There isn’t much that Kapaun Mount Carmel senior Matt Wilson enjoys about running the 3200 meters or even the 1600. It’s basically running one lap after another, after another, after another.
But put a steeplechase pit on the track and fill it with water, and suddenly the boredom vanishes during the 2,000-meter race.
“Steeplechase, it just switches it up,” Wilson said. “It’s not as monotonous. It’s kind of fun jumping over things instead of just running for four to eight laps.”
While Wilson won the steeplechase at the KU Relays in April and his 6-minute, 20.61-second team ranks fifth in Kansas high school history, he will only compete in the 1600 and the 3200 in Class 5A at the state track and field meet on Friday and Saturday at Cessna Stadium.
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As for the steeplechase, well, that’s not a state event.
“It’s kind of a bummer,” Wilson said. “It’s a fun event.”
Longtime Heights coach Steve Crosley has been an advocate of the steeplechase, even requesting a steeplechase pit when the Falcons upgraded from a cinder track to an all-weather surface in 2007.
Steeplechase pits have since been installed at East, North, Northwest, Southeast and West.
“I would be in favor of adding steeplechase as a state event,” Crosley said. “There’s the 1600 and the 3200 for the true distance runners, and that’s it. It just gives them something else to do. And it’s an exciting event — people like watching kids jump into the water.”
The steeplechase – the hurdle at the water pit and four other hurdles during each lap – is part of Heights’ meets, and Crosley said it never lacks for participants.
City League athletic director J Means’ proposal before the Kansas Interscholastic Athletic Adminstrators Association to add steeplechase as a non-scoring state event was voted down in March. So it can’t go to the Kansas State High School Activities Association’s board of directors.
Kapaun track coach John Kornelson, who also was a longtime track coach at Wichita State, said the United States has lagged in steeplechase in international competition.
“It’s one of the oldest events in track and field, and the U.S. has been up and down at it,” Kornelson said. “If we start it in high school, we’re going to better our sport. It’s a tremendous event, but it’s very demanding. It’s grueling.”
It’s the obstacles during the course of the 2000-meter race that increase the difficulty.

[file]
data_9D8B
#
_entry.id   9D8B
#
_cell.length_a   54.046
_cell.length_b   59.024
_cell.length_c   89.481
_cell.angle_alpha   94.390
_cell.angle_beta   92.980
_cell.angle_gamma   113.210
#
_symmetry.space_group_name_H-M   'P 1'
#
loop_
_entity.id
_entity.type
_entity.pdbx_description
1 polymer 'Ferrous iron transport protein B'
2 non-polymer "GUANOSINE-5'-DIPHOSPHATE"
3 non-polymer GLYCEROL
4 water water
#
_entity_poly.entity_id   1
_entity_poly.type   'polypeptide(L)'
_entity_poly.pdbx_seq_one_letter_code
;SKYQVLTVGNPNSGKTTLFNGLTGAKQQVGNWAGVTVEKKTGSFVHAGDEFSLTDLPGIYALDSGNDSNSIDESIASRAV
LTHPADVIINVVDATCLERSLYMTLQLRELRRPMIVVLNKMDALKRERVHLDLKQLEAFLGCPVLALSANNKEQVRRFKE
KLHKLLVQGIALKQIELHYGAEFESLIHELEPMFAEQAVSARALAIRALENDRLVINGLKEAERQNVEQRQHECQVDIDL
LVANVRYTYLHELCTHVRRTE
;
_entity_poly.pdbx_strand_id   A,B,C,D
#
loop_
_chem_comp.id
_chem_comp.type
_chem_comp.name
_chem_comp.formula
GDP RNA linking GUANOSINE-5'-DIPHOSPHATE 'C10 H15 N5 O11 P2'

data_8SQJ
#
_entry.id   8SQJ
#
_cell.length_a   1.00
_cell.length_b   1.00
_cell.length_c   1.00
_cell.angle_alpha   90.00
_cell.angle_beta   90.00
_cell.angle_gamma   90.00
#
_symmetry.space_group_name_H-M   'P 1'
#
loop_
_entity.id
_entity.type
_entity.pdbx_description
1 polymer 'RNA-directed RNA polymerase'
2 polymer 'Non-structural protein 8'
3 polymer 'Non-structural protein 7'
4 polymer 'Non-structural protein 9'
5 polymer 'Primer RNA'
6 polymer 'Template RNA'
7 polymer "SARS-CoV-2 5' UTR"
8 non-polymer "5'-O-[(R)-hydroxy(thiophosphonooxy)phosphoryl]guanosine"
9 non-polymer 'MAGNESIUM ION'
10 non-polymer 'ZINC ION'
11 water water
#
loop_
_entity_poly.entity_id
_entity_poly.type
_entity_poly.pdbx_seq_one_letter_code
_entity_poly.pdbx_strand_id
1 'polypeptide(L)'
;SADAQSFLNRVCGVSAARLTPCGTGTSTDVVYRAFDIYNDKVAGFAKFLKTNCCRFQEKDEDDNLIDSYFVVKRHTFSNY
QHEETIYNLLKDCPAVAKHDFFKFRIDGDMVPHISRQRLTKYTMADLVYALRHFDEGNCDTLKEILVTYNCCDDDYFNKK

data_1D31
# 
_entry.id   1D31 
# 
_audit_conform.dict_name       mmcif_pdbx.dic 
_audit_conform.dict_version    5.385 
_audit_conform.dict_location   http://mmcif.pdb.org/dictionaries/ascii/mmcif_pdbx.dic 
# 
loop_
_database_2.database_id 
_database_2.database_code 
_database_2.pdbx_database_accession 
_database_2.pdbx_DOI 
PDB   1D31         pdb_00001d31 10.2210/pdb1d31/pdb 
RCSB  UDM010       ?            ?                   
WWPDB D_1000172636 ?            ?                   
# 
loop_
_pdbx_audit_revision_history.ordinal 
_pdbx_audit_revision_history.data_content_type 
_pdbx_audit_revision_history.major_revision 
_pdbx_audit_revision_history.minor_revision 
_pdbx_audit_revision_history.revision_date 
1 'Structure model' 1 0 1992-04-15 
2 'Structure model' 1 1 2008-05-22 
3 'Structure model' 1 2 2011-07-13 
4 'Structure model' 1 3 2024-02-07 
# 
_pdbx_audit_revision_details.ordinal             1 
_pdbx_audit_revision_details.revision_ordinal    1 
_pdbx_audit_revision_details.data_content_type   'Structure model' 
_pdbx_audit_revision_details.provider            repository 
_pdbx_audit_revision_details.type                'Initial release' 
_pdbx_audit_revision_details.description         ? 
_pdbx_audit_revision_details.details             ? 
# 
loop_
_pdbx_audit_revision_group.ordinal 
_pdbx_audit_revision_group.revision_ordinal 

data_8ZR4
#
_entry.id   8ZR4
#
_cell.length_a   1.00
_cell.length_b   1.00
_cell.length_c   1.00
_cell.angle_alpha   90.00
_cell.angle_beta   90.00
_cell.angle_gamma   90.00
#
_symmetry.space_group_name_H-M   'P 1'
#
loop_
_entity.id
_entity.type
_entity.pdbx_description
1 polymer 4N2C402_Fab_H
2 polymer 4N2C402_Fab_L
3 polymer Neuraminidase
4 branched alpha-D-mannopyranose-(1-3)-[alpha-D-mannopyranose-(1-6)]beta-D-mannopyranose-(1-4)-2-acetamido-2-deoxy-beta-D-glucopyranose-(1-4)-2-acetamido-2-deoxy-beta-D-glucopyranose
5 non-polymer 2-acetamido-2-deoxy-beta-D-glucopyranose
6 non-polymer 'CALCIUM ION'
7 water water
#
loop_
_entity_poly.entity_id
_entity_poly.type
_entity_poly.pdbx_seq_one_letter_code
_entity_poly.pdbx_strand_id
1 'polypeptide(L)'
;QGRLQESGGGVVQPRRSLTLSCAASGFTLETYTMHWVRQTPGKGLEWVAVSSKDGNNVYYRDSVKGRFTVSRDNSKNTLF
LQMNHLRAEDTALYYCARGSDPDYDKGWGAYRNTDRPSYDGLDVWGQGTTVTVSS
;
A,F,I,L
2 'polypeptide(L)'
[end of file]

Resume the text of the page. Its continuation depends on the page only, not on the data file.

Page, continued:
“The water jump absolutely takes it out of you,” Kornelson said. “Can you imagine jumping in the water and, if you’re really good, you’re landing with one foot in the water and one foot out? That’s a tremendous span to cover. You’re exerting a lot of energy every time you do it.”
But the obstacles are Wilson’s favorite.
“It’s fun to win, and it’s better than the mile. It’s fast, it’s different,” he said.
Before high school, Wilson’s knowledge of the steeplechase came from watching videos highlighting competitors falling in the water after jumping over the hurdle.
He fell once last season, but was able to pop back up and not lose too much time.
“I’ve done it enough now that I think I’ve built up confidence,” he said. “It’s just getting over fast and try not to fall.”
Once Wilson tried steeplechase, he quickly realized he had talent.
He will compete in the steeplechase at the Great Southwest Track and Field Classic in Albuquerque next week.
Wichita State, Pittsburg State and Hutchinson have shown interest in signing Wilson.
“He has a tremendously efficient stride,” Kornelson said. “It’s not a long stride. It’s a shorter stride.… He keeps his legs more under his hips. Maybe he takes a few more steps, but it’s way more efficient. When you have that kind of advantage and get the other training components in line, you’ll be a good runner.”
Wilson, who finished fourth in Class 5A in cross country in 2014 and seventh in 2015, has shown marked improvement in his track events this season. He finished second in the 1600 at regionals.
But Wilson isn’t sure about his future.
His goal for the past 11 years has been to become a pilot.
He had hoped to attend the Air Force Academy, but while he got a nomination, he was denied. Yet through that process that included submitting personal essays, his mother, Michele Banks, discovered a deeper side to her son.
“Because he doesn’t talk a lot, we have to extract things from him,” Banks said. “From those papers, we found out things.… He said that he wants to push harder, find out how fast he can go, how hard he can push himself.
“We’ve seen that because he does that with about everything he does. He taught himself so much — guitar, drums. He dives into things.”
Such a mindset goes along with the fact that he’s an adrenaline junkie, Banks said.
“He likes to jump off 100-foot cliffs. He likes to water ski going really fast. He loves to get his mountain bike out,” she said.
“… I think steeplechase is difficult enough to keep him excited. But it’s going to be difficult for him to figure out the pilot part.”
If Wilson chooses track, it’s possible his path to being a pilot will take a detour.
He’s unsure right now if that’s what he wants. It’s possible that his track career will end with next week’s race.
Yet the steeplechase continues to tug at his competitive side.
“It would be fun to see what I could do with that type of training,” he said. “But it would be nice to be done and move on, too.”